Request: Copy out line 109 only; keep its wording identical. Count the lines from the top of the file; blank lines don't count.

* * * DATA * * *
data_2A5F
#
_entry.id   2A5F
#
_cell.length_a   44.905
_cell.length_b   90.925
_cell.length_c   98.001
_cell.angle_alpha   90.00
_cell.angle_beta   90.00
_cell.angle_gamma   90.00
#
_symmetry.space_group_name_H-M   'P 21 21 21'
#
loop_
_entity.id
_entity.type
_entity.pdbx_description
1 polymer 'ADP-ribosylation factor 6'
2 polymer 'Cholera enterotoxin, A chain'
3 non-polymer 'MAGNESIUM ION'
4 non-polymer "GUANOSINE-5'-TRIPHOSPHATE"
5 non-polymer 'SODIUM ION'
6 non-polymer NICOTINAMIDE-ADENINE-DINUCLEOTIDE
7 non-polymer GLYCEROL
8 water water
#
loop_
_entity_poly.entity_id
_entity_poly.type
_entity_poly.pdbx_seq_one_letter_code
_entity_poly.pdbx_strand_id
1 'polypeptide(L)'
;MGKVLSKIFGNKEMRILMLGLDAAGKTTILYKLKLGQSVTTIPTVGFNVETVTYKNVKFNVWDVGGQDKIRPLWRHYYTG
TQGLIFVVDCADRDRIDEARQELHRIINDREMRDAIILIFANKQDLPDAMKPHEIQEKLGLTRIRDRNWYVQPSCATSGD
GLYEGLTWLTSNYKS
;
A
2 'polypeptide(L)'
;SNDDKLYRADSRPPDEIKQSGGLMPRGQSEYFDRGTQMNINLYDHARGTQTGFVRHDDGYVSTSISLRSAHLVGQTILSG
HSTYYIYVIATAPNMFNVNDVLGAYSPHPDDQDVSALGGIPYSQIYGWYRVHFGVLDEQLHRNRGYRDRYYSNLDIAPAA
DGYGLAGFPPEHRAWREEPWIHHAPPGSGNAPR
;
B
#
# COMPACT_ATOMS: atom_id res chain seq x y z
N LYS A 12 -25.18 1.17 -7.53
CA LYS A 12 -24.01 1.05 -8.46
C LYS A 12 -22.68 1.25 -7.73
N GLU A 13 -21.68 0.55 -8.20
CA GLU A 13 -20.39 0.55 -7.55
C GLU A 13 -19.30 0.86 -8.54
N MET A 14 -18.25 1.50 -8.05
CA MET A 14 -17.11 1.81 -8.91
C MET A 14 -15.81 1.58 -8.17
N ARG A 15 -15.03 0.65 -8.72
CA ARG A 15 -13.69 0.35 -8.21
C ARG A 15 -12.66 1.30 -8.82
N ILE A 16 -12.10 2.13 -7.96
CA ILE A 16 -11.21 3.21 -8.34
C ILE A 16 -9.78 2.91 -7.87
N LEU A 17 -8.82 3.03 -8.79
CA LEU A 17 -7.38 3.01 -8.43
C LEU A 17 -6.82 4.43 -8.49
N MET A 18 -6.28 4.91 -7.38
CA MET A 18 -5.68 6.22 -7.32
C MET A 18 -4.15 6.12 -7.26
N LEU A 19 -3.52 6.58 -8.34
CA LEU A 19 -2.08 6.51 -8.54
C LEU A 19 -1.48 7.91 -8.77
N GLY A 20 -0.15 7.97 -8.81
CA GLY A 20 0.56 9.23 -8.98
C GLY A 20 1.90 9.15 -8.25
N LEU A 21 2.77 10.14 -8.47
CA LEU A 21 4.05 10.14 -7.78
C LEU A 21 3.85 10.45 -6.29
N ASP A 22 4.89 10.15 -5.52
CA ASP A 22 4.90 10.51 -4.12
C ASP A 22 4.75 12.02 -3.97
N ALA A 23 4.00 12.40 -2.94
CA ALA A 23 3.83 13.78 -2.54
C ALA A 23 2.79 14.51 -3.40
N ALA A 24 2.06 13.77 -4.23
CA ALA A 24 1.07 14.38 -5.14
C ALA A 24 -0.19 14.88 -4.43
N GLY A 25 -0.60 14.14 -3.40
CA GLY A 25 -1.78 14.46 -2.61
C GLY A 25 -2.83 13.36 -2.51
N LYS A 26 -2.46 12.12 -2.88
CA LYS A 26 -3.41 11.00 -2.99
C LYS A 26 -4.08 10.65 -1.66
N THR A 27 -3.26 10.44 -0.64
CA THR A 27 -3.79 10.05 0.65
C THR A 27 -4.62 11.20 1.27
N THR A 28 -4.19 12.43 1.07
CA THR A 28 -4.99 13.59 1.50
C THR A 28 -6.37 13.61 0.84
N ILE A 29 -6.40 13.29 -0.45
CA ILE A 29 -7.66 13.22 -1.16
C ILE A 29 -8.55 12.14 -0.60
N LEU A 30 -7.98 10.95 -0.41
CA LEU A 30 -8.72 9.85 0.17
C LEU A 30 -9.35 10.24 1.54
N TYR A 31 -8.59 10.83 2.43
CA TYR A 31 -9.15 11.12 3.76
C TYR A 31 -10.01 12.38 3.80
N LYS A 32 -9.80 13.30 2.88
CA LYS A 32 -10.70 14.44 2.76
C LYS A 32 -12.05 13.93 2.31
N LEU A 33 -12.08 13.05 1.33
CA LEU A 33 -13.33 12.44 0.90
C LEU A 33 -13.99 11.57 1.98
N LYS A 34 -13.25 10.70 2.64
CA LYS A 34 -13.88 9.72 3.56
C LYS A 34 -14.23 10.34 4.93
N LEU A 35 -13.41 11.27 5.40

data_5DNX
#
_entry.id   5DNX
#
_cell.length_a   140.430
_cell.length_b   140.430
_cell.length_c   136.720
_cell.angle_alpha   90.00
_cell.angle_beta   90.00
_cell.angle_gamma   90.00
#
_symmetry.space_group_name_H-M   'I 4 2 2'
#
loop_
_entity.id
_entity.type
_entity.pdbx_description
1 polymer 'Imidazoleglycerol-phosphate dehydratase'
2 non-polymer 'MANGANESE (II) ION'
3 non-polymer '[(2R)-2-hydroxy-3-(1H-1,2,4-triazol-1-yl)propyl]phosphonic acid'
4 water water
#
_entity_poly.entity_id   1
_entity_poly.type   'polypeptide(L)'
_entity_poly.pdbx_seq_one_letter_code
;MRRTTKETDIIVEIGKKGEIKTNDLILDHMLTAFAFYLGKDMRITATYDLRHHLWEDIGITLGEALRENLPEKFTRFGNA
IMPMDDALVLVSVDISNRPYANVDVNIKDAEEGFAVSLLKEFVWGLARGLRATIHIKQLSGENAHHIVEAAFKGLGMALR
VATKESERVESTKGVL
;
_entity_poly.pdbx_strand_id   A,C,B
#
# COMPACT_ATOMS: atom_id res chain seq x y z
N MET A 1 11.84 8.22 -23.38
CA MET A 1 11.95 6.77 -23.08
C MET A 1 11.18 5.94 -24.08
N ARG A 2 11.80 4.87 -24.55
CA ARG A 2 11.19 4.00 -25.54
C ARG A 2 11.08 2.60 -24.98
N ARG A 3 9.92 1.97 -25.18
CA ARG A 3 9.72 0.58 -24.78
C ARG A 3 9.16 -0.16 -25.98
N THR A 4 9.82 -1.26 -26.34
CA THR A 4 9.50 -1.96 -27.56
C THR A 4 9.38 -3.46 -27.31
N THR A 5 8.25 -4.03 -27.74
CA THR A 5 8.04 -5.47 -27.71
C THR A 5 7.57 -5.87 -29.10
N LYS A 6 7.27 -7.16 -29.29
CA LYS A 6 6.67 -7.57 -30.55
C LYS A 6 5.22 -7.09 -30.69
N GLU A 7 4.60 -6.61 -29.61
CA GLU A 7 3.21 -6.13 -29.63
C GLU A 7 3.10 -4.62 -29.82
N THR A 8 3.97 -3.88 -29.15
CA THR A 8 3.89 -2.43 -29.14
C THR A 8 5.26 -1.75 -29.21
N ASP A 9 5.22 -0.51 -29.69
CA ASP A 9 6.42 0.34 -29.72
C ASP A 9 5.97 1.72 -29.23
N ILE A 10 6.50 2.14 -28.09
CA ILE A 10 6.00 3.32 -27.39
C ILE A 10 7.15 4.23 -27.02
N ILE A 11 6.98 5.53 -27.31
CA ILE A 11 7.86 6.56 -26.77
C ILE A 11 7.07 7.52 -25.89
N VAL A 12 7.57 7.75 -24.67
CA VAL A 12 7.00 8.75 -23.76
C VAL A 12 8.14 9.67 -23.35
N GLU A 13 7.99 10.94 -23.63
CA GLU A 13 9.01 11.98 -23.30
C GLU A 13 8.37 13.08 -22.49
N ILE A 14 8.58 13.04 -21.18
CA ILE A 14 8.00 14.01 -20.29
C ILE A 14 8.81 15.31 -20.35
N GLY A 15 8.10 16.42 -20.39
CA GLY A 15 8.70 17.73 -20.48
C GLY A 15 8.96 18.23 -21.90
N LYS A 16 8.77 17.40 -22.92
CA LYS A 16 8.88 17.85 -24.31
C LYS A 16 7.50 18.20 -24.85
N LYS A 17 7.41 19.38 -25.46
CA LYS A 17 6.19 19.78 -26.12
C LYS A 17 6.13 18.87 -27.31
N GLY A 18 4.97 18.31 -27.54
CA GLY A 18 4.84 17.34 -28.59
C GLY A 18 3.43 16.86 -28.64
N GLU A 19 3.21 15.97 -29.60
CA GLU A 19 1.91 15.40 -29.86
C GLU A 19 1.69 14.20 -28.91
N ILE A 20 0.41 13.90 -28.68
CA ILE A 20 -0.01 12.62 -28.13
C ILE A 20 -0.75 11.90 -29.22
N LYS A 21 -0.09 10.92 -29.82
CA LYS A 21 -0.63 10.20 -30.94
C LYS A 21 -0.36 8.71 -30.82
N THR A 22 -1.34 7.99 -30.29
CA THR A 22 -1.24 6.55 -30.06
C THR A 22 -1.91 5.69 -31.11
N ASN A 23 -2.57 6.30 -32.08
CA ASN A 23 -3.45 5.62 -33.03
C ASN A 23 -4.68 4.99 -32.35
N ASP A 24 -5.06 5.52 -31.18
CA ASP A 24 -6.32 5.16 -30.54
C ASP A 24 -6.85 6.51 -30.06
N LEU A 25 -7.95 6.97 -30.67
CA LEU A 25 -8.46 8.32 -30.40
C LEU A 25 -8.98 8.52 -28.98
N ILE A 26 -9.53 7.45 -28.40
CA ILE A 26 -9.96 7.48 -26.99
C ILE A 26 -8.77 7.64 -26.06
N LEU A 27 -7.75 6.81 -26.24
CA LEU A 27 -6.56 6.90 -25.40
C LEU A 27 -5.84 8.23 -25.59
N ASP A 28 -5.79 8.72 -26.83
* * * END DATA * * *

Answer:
N LEU A 33 -12.08 13.05 1.33